Sydney Adventist Hospital is to replace a portion of cladding on one of its buildings, the Clark Tower, as it has been found to be non-compliant.
The cladding panels do not increase the risk of a fire starting but do have a low fire retardant rating.
The hospital has adopted additional interim fire safety measures to minimise any risk while remediation works are completed. The likelihood of a fire affecting the external surface of the building has been assessed as very low.
Unlike apartment buildings where, according to media reports, fires can spread from internal to external surfaces via openings such as windows and balconies or from activities on balconies to the external façade, the Clark Tower is a modern building with no balconies or windows that can be opened. In addition, the portion of cladding to be replaced commences well above ground level, at level 6 of the building.
The hospital has been working with the NSW Department of Planning, Industry & Environment, which has responsibility for all matters related to non-compliant cladding on the many hundreds of affected buildings throughout NSW. The NSW Ministry of Health has also been advised.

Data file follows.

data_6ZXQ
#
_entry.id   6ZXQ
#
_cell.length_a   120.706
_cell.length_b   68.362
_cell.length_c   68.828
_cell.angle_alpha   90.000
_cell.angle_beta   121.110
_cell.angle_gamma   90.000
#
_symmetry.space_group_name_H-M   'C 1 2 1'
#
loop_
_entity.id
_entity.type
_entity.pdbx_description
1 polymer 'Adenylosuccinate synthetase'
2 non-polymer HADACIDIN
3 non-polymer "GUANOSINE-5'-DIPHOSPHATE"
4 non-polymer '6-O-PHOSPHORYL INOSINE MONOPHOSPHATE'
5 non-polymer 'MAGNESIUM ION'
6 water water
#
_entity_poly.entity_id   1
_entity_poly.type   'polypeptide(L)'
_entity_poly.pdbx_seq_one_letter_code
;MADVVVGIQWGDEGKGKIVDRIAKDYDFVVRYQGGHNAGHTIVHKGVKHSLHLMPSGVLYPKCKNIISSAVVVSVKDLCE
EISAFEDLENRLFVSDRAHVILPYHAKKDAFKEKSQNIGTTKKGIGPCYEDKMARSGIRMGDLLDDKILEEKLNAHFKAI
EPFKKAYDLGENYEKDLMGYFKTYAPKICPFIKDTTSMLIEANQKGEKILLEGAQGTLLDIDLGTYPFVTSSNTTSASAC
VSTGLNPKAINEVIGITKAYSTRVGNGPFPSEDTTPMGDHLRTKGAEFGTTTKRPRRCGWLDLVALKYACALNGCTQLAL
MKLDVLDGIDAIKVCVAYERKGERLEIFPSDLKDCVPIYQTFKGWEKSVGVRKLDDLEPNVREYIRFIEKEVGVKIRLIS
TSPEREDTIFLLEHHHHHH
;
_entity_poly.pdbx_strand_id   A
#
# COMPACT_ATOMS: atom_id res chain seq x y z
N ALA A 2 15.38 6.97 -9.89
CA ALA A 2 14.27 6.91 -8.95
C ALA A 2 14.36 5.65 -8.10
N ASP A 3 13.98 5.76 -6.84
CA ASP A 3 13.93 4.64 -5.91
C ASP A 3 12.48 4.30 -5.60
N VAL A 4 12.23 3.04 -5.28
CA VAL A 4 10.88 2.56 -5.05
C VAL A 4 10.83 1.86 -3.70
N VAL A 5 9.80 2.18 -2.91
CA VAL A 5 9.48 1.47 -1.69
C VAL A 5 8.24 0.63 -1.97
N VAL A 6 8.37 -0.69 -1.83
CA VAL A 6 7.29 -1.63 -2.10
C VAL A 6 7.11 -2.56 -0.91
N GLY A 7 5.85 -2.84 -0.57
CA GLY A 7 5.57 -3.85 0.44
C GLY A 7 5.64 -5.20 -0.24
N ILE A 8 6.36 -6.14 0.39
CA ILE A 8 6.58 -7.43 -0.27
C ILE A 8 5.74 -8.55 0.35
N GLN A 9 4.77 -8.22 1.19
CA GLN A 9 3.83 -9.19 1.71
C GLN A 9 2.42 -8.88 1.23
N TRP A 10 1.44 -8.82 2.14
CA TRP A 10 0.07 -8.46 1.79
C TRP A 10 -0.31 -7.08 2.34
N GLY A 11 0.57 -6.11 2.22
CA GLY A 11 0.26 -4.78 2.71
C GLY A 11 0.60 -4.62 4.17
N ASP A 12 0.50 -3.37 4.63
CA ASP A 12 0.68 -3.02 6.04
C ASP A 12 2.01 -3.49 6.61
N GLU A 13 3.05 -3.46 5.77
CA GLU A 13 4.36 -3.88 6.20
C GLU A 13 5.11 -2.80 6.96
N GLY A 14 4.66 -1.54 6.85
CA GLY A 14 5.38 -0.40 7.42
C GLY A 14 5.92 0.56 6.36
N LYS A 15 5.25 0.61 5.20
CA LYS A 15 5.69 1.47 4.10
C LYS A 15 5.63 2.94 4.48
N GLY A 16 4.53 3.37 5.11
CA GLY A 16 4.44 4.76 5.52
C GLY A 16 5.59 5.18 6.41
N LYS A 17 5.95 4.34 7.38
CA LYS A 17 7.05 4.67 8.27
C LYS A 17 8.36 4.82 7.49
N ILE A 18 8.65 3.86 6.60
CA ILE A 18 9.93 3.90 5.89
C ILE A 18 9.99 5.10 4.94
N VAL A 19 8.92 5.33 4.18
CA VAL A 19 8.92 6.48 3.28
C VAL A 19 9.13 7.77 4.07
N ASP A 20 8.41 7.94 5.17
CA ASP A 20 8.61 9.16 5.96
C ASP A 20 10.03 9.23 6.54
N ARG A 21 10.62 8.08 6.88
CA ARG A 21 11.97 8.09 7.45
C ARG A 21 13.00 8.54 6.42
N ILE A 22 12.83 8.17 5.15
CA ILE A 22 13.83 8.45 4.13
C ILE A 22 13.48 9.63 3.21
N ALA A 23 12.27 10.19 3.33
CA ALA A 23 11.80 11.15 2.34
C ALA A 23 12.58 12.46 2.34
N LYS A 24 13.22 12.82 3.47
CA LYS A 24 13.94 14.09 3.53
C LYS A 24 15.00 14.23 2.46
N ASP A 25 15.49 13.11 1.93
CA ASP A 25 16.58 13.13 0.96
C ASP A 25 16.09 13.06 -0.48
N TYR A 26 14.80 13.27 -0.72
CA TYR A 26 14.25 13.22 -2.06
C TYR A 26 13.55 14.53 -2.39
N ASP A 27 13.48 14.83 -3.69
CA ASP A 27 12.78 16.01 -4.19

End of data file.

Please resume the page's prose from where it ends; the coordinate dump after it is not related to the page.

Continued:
A detailed audit requested by the Department revealed that one of three cladding materials used on the Clark Tower would need to be replaced. The audit was conducted by independent experts who have also documented the required remediation.
“The audit results were completely unexpected by Sydney Adventist Hospital as the building had been certified as fully compliant prior to occupation in 2014,” said Adventist HealthCare CEO Brett Goods.
“The fact that many hundreds of other building owners including several hospitals are similarly affected was equally surprising.
“As our paramount concern is always the safety of our patients and our staff we have welcomed the opportunity to work with the authorities to plan and expedite the remediation works.
“The remediation works, which include securing supply of the approved replacement material, are due to commence in November 2019.”
The Clark Tower has state-of-the-art fire prevention, detection, containment and fire-fighting equipment. Fire and Rescue NSW has established precautionary rapid-response plans for buildings affected across NSW.
The remediation works will be completed without interruption to the delivery of quality health care.